Even though the Cubs had to call Mike Freeman up Saturday to provide additional infield depth, Joe Maddon isn’t worried about his shortstop. That’s because he can pencil Javy Baez in there every day now. Already playing short more frequently due to injuries, El Mago will see almost all the time there with Addison Russell on administrative leave while MLB investigates allegations of his domestic violence.
“We’re kind of lucky that Javy is able to do that as well as he does,” Maddon said Saturday at Guaranteed Rate Field. “He’s had a lot of play out there already this year. I feel very comfortable about it.”
One thing Maddon hasn’t felt comfortable about yet is talking either to or about Russell, even dating back to last year when the allegations first surfaced. Manager and player have discussed pop culture and Maddon even suggested a Stephen King book, but things remained pretty much surface level. They’ve apparently remained pretty much no level lately, as Maddon has not spoken to his ineligible shortstop at all since at least Friday.
While he wasn’t openly dismissive his erstwhile shortstop, the skipper’s comments prior to Saturday’s game indicated that he’s more than happy to roll with Javy moving forward.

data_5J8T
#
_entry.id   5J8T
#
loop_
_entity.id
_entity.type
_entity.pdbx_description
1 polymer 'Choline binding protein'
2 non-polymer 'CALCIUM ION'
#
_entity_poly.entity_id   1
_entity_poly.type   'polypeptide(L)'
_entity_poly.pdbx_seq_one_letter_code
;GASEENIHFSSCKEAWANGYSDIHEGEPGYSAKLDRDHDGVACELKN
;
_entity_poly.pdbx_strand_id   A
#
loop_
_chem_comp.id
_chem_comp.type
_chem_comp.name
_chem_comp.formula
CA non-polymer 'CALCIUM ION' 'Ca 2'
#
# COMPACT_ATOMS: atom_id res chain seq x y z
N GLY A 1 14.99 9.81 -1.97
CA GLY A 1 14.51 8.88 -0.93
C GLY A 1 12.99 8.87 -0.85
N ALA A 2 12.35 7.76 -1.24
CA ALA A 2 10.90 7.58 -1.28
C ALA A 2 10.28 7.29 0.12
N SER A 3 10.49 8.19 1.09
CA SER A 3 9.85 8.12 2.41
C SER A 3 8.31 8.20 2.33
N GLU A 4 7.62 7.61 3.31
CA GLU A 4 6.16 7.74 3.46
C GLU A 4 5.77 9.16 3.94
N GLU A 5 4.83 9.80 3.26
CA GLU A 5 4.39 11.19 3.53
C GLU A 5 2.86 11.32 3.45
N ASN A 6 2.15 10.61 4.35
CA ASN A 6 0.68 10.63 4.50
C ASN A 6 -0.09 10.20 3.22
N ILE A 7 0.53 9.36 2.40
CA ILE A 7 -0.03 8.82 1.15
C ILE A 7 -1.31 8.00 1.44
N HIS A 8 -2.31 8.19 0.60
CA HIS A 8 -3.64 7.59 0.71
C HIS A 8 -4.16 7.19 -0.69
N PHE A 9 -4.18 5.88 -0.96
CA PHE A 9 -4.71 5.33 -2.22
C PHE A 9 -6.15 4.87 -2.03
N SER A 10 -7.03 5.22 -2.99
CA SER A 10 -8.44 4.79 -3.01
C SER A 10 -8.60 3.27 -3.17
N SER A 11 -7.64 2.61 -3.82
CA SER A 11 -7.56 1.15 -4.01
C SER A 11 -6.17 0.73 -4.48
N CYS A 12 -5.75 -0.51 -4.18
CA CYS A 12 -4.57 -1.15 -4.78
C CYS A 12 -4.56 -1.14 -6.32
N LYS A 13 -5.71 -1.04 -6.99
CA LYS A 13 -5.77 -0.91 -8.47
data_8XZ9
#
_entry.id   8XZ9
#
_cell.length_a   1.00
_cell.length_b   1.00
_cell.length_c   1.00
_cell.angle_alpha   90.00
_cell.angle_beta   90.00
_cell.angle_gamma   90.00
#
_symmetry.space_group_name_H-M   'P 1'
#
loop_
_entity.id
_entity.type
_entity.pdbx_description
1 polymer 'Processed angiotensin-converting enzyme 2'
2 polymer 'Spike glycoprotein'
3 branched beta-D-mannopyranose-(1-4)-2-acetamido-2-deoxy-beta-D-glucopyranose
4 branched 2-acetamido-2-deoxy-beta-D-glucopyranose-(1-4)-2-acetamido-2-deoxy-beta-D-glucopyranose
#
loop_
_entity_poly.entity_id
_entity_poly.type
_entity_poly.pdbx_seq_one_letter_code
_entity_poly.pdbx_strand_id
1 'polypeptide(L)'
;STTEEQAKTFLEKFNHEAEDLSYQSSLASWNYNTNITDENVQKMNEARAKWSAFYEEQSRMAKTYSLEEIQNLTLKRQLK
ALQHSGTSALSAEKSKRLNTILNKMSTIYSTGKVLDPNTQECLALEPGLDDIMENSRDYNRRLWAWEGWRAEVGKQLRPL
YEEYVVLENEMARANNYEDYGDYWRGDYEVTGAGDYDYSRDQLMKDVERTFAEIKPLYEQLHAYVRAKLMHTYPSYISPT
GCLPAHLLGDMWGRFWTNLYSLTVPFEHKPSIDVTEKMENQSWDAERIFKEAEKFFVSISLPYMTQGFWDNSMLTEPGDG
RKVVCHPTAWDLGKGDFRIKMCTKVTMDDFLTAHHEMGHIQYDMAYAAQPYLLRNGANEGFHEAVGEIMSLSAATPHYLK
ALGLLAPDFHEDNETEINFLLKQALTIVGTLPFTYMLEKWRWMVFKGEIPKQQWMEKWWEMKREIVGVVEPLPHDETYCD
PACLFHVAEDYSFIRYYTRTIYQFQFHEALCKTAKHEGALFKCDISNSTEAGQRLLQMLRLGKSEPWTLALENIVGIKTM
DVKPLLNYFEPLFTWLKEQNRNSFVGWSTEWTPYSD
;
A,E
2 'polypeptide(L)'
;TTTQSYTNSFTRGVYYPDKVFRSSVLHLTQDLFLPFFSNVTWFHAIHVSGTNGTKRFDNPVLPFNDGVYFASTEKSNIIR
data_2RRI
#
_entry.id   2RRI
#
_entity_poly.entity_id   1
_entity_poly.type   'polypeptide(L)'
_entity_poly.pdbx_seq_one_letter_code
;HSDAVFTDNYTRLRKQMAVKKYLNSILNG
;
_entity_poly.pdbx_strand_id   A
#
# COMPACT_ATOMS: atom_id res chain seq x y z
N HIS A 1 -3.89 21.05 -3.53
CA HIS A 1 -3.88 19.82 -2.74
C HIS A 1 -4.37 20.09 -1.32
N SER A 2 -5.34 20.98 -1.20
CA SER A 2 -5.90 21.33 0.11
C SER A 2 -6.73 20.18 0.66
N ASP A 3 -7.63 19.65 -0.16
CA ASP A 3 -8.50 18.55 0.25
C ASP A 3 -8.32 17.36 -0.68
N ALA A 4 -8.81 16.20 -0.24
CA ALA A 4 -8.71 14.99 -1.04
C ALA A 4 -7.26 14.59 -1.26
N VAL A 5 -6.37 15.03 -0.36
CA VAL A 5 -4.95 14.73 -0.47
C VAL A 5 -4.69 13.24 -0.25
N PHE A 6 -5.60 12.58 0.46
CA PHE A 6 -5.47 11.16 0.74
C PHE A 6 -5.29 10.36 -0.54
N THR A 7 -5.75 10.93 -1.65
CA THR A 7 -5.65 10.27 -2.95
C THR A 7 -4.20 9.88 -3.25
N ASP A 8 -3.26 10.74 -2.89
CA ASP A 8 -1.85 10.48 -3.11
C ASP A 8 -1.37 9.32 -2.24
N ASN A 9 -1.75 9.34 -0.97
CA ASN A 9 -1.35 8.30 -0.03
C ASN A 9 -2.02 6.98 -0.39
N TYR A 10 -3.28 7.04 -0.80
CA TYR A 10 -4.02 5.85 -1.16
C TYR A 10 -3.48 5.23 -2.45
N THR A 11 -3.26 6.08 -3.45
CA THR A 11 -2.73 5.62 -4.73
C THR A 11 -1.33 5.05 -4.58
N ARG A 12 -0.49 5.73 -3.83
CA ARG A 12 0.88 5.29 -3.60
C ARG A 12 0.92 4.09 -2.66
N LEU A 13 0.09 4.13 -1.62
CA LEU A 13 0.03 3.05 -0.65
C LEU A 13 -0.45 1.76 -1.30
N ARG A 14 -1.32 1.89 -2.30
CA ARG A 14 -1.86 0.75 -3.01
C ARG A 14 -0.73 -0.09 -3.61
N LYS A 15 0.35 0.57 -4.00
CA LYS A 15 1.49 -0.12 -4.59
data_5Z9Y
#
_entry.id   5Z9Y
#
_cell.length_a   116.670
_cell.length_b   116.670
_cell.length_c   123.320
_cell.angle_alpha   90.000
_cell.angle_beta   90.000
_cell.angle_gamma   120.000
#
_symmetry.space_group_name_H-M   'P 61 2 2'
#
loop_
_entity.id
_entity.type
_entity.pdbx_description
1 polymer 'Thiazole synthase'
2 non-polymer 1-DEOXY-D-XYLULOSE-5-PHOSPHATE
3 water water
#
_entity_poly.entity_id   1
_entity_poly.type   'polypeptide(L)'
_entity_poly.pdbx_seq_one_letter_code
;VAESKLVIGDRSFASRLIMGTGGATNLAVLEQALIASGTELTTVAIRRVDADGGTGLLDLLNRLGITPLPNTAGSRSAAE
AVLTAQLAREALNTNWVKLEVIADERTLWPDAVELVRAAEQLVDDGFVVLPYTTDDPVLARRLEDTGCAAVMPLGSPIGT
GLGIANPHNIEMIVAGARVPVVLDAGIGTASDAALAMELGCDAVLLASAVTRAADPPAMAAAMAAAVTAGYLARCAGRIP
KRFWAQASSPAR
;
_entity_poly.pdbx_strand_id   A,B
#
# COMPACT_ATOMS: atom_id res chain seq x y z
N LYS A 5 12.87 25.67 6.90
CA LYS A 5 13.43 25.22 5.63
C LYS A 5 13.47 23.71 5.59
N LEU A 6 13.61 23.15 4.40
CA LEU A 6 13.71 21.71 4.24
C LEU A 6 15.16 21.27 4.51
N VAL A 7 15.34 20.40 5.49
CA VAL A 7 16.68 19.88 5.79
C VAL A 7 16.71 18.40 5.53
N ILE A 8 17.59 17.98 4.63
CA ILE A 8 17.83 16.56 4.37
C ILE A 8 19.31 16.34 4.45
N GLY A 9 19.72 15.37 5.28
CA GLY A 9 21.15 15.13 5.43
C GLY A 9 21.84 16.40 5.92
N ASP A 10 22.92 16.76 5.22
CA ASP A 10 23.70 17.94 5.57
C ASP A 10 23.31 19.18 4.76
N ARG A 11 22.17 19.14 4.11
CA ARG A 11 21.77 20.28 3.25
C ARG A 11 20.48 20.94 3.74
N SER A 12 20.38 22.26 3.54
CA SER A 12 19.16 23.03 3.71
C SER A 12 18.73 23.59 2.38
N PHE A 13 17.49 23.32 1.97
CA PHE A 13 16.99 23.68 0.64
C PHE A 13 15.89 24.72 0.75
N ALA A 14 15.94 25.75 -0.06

“Think about it — [Javy] might be the best overall shortstop in the league right now, if you want to grade it all out with his offense and defense and baserunning,” Maddon said. “American League, there’s some competition on that side. Overall, he’s a top three, top five shortstop in all of baseball right now, even though he hasn’t played there a whole lot.”
Even had Russell not been deactivated, his questionable health and erratic offensive performance rendered him anything but a guarantee to start regularly in big games. Though still capable of making electric defensive plays, his trick shoulder was impacting the strength and accuracy of his throws on occasion.
Ken Rosenthal had reported Saturday afternoon that Russell — along with agent Scott Boras and the MLB Players Association — was “strongly considering” a request for an emergency hearing to be removed from leave. If he opts against it, or if the appeal is denied, he’ll be out for a least seven days. And MLB can extend his time on the restricted list in seven-day increments as well.
It seems like an easy assumption at this point that Russell will not be active for the postseason, whether it’s due to the league’s investigation or the Cubs’ choice. All things considered, that’s probably best for everyone involved. While it reduces flexibility and depth by a good measure, it also removes some distractions and solidifies the lineup that much further.
“You don’t even think twice when you put Javy’s name at shortstop,” Maddon declared.